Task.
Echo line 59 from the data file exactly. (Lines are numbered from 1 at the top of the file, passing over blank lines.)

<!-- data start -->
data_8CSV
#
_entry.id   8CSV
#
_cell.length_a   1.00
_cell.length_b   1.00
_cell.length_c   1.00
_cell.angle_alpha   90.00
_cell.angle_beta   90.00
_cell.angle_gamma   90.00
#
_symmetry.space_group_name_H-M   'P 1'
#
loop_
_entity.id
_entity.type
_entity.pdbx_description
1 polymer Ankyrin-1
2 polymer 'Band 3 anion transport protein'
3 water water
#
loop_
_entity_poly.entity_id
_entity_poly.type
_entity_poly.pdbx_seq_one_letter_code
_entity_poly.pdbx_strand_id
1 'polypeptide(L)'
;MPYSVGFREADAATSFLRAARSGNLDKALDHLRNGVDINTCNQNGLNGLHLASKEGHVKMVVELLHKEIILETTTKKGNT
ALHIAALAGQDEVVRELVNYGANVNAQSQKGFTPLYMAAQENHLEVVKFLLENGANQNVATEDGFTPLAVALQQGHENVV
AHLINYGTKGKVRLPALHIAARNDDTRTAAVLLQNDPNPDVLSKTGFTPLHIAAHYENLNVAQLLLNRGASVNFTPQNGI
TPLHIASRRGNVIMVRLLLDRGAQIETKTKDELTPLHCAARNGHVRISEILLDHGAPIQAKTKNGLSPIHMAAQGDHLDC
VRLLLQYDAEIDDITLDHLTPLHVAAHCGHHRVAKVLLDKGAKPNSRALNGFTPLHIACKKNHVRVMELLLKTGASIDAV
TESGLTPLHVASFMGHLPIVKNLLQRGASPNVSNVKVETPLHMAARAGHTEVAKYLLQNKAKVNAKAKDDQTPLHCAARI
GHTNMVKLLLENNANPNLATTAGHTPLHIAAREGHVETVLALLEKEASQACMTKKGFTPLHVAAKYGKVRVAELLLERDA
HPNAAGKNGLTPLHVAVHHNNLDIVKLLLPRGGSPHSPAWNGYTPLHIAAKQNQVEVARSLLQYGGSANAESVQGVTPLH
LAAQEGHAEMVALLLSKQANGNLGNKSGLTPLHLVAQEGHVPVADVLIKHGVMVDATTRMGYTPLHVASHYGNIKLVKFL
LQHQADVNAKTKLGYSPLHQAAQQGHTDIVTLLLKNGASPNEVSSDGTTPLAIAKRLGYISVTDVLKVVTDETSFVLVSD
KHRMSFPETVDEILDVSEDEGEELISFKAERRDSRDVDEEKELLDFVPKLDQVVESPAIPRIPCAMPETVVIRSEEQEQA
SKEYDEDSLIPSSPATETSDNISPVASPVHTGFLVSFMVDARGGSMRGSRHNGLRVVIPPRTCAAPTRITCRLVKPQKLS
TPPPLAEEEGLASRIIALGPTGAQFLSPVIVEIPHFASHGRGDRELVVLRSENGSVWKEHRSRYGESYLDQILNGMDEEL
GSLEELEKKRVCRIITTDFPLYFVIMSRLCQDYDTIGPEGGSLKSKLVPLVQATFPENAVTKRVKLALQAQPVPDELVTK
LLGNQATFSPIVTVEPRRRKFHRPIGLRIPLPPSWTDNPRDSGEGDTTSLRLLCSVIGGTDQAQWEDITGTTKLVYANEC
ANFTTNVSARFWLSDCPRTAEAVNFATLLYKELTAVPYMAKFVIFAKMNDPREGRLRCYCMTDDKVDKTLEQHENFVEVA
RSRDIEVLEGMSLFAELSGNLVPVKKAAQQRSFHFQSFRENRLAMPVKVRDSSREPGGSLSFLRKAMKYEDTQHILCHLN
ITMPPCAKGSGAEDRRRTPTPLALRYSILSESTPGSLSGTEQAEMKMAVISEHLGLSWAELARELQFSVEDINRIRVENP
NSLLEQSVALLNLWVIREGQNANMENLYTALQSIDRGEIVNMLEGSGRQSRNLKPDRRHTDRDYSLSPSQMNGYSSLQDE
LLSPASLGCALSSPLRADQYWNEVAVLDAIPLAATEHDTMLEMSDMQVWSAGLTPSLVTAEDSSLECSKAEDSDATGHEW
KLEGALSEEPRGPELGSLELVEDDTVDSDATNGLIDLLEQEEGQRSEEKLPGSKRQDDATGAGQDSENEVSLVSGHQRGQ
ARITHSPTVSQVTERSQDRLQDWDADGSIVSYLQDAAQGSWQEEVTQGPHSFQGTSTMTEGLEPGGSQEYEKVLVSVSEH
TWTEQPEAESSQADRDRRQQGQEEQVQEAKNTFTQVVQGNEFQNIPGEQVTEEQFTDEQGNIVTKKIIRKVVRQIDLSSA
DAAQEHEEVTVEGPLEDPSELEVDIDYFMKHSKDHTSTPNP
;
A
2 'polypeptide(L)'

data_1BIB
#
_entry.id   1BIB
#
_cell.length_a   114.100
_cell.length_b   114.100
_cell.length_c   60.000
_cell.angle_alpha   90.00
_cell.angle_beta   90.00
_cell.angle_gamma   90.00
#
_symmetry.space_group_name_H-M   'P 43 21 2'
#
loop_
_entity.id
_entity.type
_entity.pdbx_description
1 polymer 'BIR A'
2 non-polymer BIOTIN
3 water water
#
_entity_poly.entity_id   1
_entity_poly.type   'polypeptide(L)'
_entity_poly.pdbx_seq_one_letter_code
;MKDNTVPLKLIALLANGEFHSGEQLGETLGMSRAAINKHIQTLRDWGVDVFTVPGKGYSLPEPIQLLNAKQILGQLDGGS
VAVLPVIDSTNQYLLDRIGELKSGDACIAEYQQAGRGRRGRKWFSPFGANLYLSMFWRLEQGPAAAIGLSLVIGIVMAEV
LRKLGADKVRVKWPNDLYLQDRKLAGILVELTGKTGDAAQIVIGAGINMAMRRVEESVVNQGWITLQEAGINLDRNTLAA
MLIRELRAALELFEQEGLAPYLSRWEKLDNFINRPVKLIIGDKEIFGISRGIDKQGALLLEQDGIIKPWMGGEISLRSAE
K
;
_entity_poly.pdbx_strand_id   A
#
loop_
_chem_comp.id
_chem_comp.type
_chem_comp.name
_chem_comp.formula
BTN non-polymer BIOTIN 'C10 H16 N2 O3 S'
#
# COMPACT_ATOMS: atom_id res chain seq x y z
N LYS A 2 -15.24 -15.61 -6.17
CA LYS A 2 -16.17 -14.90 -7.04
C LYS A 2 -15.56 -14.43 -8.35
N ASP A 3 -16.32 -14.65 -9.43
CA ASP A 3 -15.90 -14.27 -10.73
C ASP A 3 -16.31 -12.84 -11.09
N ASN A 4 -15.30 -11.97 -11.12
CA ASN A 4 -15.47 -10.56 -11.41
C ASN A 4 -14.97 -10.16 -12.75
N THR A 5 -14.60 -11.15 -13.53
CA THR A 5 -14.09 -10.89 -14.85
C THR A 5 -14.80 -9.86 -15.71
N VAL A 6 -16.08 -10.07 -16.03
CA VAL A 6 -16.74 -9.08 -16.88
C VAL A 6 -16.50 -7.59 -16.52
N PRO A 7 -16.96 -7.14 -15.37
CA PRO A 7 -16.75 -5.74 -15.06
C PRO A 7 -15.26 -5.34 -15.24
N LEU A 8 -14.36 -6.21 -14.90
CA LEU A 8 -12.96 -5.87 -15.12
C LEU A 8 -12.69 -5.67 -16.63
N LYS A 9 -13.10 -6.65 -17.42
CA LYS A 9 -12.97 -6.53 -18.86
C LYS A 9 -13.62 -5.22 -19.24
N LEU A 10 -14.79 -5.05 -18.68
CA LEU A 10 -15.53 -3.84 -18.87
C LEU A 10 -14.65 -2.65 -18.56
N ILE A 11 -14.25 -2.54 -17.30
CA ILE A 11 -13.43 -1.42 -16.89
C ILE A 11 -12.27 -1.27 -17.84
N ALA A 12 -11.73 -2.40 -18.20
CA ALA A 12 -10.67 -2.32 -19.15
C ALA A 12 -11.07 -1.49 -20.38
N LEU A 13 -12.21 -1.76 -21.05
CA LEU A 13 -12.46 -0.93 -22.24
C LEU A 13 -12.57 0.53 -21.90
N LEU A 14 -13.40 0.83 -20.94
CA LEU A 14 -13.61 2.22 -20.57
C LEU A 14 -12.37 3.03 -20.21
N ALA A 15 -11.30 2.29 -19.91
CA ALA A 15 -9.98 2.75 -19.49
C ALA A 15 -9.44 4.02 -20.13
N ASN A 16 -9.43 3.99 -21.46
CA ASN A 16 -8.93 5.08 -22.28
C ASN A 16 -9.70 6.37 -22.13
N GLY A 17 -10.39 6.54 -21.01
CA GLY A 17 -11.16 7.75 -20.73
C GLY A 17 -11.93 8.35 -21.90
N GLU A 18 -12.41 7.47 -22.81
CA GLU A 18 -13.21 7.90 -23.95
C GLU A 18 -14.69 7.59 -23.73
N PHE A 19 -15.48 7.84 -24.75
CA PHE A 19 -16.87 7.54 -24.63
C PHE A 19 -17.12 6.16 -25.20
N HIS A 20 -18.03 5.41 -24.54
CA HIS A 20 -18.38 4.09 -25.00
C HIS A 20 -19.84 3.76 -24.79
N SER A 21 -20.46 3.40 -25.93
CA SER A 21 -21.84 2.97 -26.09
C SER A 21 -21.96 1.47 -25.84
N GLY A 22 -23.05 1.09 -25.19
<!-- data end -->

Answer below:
_cell.length_a   114.100